By Keith Idec
While watching Jermell Charlo two weeks ago, Errol Spence Jr. couldn’t help but think his friend and frequent sparring partner was pressing too much to knock out Austin Trout.
Charlo dropped the tough Trout twice, once apiece in the third and ninth rounds, but settled for a majority-decision win at Staples Center in Los Angeles.
Houston’s Charlo (31-0, 15 KOs) beat Trout on two scorecards (118-108, 115-111), but their 12-rounder was even on one scorecard (113-113).
“His performance was good,” Spence told a group of reporters following a press conference in Frisco, Texas. “Me, personally, I thought he was trying too hard for the knockout. You know, if he just let it come, I think he would’ve got him out of there. But I think he was trying hard for the knockout. But he looked good, though. I mean, nobody really hurt Trout like that.
“I mean, Trout fought Hurd tougher than that. Like Trout really tried to come at Hurd. But, I mean, he did good. He had Trout fleeing. Much respect to Trout, man. That guy done fought seven or eight world champions and top-level opponents. So much respect to that guy for doing his thing, but Jermell’s just a stronger, younger and hungrier fighter right then and there.”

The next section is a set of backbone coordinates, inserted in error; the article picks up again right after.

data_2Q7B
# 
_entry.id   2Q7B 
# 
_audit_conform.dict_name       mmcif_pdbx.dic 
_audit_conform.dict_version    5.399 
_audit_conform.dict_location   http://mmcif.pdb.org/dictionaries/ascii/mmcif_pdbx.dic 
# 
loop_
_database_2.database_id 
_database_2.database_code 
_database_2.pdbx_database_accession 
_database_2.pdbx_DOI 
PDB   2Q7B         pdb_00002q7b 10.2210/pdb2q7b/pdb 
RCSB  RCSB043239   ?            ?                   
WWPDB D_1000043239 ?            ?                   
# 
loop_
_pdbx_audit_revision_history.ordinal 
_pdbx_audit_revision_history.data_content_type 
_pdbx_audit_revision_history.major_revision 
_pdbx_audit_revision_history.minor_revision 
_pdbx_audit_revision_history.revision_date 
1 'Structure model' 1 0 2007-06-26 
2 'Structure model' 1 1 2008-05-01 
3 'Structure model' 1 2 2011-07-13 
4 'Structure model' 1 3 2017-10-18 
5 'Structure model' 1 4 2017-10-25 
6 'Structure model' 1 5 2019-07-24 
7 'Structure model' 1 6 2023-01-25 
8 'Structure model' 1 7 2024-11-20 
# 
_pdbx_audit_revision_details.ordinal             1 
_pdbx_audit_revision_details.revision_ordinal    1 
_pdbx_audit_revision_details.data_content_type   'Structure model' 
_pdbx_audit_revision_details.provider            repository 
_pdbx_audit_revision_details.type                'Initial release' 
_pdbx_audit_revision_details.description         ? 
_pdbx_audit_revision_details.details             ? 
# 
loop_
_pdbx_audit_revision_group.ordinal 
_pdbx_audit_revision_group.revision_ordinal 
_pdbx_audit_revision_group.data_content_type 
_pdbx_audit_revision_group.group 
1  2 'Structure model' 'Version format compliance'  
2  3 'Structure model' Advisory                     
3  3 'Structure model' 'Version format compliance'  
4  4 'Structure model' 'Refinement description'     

Jarrett Hurd remains the only opponent to stop Trout inside the distance. Hurd won their October 14 bout by technical knockout when Trout decided not to leave his corner for the 11th round at Barclays Center in Brooklyn.
Hurd (22-0, 15 KOs), of Accokeek, Maryland, and Charlo each emphasized after Charlo’s win Saturday night that they want to fight each other next.
The 27-year-old Hurd, who defeated Cuba’s Erislandy Lara (25-3-2, 14 KOs) by split decision April 7 in Las Vegas, owns the IBF, IBO and WBA 154-pound championships. Charlo, 28, is the WBC’s super welterweight champ.
“That’s good,” Spence said. “That’s what the fight fans wanna see. That’s what more fighters should do. I mean, Jermell wants the fight. Jarrett Hurd wants the fight. And that’s what it’s about. And now they’re hyping up the fight. It’s a fight that can be made. Both on the same network, both have the same manager, so I’m sure it’s gonna happen.
“It’s in talks and that’s gonna be a big fight. And, you know, kudos to them because now they’re really unifying the division and trying to become undisputed, and trying to become great. So that’s good.”
Spence (24-0, 21 KOs), of DeSoto, Texas, made a mandatory defense of his IBF welterweight title with a first round knockout of Mexico’s Carlos Ocampo (22-1, 13 KOs) last Saturday night in the Ford Center at The Star, the Dallas Cowboys’ training facility.
Keith Idec is a senior writer/columnist for BoxingScene.com. He can be reached on Twitter @Idecboxing.